Boot Camp San Diego

The closer the election gets, the more difficult it is to have a conversation or read anything online without politics creeping in. This is an exception.


Why I enlisted in the Navy

I enlisted in the US Navy in August 1966 under a deferment program. I had 90 days to make preparations for leaving civilian life. The draft notice Uncle Sam had sent me was voided by the enlistment. I was property of the sea service.

On 29 November, 1966 I arrived at the induction center in Chicago, Illinois at about 6 am. I was very early. Eventually, someone unlocked the center. I was told they were not ready to begin processing new recruits and sent to a waiting area. I was told someone would call me when it was my turn.


Too scared not to, I followed directions verbatim. I sat for several hours waiting. I watched many men my age enter and be taken to other rooms. My patience exhausted,  sore from sitting on an uncomfortable chair, I stopped a passing sailor to explain my concerns. This caused a stir because the processing was nearly complete for the day.

I was hustled to a room where I filled out forms and took tests before undergoing a physical. After getting dressed, I was given a folder with my paperwork. I was taken to a room where recruits were receiving their assignments for boot camp.

Getting to San Diego Navy Recruit Training Center

I entered and placed my folder in the tray on the desk. My folder became the topmost folder. I was the last one through processing but would be the next considered. The sailor picked up my folder and called me to his desk. He reviewed my paperwork and asked me to select San Diego, California or Great Lakes, Illinois for boot camp.  I took the last opening for San Diego Naval Recruit Training Center given that day, 29 November 1966.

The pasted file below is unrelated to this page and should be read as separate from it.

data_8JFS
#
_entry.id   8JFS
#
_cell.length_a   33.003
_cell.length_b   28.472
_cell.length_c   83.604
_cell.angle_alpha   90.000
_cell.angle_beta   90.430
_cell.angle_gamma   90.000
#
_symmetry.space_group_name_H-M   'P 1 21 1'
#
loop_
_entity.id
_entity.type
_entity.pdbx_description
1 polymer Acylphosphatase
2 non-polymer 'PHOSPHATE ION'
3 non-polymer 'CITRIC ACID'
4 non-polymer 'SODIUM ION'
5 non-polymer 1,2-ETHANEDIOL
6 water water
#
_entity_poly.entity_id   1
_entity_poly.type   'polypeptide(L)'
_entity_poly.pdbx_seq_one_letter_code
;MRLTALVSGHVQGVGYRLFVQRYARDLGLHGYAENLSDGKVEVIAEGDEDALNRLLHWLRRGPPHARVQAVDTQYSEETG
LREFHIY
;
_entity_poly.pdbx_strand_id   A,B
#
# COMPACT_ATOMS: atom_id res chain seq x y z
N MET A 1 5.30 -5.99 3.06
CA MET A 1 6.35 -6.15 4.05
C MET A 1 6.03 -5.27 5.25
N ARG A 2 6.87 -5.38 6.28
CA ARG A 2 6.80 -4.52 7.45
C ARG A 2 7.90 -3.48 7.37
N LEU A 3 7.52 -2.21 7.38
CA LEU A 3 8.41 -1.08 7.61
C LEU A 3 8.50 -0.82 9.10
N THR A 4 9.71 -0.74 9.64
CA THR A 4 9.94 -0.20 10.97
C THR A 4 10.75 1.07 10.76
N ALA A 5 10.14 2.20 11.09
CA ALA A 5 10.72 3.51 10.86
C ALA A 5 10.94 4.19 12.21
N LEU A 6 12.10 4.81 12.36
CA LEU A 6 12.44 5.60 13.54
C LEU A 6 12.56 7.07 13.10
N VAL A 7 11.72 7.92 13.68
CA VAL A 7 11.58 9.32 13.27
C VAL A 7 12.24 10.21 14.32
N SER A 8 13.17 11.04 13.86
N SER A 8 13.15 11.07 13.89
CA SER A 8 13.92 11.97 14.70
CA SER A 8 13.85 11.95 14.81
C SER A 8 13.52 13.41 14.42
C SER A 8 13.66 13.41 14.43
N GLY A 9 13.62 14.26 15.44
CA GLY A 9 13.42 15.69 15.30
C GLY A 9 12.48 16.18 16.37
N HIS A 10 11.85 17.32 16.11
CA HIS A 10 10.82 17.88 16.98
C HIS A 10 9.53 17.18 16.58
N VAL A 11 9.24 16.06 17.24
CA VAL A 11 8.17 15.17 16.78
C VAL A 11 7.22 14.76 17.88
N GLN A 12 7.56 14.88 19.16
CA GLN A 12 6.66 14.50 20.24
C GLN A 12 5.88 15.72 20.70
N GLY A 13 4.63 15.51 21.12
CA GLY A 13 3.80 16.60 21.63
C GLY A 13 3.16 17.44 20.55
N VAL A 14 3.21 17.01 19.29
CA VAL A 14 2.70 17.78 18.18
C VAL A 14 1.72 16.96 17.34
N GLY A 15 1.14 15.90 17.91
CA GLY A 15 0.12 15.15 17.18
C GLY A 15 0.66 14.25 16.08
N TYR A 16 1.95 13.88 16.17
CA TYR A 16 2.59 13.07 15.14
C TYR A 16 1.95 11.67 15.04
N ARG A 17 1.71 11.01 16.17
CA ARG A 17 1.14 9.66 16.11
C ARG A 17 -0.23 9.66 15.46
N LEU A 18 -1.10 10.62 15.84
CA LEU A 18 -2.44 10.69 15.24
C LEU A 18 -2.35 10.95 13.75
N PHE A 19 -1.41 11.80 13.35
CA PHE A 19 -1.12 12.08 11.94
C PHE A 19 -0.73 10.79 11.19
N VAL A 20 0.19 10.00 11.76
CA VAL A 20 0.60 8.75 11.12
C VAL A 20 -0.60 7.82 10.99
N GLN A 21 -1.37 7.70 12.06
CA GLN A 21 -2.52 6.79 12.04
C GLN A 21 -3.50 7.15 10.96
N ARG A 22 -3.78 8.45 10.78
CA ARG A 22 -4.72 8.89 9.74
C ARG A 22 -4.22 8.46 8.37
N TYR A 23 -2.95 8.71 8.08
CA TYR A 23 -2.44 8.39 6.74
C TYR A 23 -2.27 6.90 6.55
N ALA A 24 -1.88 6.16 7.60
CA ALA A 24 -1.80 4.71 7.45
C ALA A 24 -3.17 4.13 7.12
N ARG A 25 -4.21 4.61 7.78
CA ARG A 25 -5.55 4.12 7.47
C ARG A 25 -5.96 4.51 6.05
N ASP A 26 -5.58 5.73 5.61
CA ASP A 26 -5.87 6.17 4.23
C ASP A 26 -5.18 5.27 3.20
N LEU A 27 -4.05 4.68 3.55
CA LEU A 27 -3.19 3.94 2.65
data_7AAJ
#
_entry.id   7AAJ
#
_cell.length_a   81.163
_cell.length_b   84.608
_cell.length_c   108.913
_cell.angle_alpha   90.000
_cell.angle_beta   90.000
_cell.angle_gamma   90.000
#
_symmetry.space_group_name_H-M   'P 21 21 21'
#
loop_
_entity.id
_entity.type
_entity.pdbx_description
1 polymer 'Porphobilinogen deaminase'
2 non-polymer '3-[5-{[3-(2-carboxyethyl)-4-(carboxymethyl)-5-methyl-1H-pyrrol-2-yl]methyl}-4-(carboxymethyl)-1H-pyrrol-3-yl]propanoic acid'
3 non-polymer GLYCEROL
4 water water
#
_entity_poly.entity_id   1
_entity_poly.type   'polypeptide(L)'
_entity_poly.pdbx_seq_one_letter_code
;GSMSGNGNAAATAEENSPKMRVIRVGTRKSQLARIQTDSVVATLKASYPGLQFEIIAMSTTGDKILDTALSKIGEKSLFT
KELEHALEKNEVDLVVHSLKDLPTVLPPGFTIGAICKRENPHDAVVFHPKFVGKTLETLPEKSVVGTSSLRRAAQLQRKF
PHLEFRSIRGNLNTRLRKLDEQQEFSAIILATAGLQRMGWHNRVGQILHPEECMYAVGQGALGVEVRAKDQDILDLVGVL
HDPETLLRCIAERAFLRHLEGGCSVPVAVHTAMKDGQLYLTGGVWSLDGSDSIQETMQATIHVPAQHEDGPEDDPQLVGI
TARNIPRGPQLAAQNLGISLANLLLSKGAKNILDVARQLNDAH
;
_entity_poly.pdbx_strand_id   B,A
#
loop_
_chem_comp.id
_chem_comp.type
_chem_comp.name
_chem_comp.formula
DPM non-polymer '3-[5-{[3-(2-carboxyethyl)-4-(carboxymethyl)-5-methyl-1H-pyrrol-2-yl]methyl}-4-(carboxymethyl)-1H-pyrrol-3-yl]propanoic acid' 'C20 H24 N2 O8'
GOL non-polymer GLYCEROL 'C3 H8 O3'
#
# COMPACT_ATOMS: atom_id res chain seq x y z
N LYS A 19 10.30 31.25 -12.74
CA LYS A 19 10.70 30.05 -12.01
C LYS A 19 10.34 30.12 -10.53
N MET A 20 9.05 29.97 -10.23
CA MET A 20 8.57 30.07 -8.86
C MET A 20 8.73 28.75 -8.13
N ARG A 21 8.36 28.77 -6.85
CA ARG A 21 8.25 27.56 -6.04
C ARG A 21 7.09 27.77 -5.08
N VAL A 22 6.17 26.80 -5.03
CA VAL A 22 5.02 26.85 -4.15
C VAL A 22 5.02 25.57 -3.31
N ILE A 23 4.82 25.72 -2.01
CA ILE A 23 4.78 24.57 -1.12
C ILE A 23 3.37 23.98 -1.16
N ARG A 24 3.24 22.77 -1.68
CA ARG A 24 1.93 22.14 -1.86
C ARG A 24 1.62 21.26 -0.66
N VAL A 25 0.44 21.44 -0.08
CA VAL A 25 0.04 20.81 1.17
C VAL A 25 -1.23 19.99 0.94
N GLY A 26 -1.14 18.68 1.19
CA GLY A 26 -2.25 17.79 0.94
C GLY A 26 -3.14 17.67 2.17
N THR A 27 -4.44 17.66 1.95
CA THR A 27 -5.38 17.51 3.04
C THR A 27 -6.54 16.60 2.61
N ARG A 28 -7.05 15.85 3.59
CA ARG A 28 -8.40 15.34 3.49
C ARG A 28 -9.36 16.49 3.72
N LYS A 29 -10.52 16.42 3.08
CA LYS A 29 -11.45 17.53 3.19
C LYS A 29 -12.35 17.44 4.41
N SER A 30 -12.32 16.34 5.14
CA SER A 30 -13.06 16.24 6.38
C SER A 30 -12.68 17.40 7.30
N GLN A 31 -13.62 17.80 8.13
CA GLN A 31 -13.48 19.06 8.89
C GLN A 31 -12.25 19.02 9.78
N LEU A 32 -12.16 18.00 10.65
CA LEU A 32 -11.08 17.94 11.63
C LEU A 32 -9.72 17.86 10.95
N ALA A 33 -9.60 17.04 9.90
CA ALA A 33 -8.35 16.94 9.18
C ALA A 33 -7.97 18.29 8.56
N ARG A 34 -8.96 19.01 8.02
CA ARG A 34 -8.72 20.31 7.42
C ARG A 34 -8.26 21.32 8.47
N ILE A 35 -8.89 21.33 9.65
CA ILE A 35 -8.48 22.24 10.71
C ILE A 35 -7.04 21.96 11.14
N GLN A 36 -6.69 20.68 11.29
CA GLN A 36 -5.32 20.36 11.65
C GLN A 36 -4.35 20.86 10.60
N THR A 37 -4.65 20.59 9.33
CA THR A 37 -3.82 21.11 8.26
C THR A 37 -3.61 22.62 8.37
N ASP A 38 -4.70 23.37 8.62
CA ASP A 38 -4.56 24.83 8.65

I was one of three recruits that boarded a flight to San Diego, California that afternoon. I would spend the winter in balmy California. As it turned out, the recruits at Great Lakes suffered through a very cold snowy winter. I endured rain in San Diego.


No Holiday Break

Boot camp did not break for holidays. I spent Christmas and New Years with my company. The highlight of training came the day my Father, a Senior Chief Petty Officer, came to visit. His ship remained in port long enough for him to attend my graduation. (He deployed to Tonkin Gulf off Viet Nam shortly after I graduated.) If you read my welcome blog, you know he recommended I join the Navy. *He also encouraged my two younger brothers to enlist when they turned 19.*

In retrospect, it is clear these series of events foreshadowed many times during my career when fortune shined on me. I had arrived before anyone and was the last processed.  As a result, I selected the last assignment to San Diego and missed the awful winter experienced by Great Lakes. And had I gone to Great Lakes, my father could not have visited or been present at my graduation. Fortune smiled.

I would enjoy hearing if  fortune or a lucky talisman has shined on you.





  1. Dwane

    I have thought I was been mocked at times also. It sometimes took years before I realized fortune was merely grinning, sometimes smirking rather than smiling. I will share some of those times in future posts.

  2. Pingback: Father’s Day 2017, national holiday to honor fathers |

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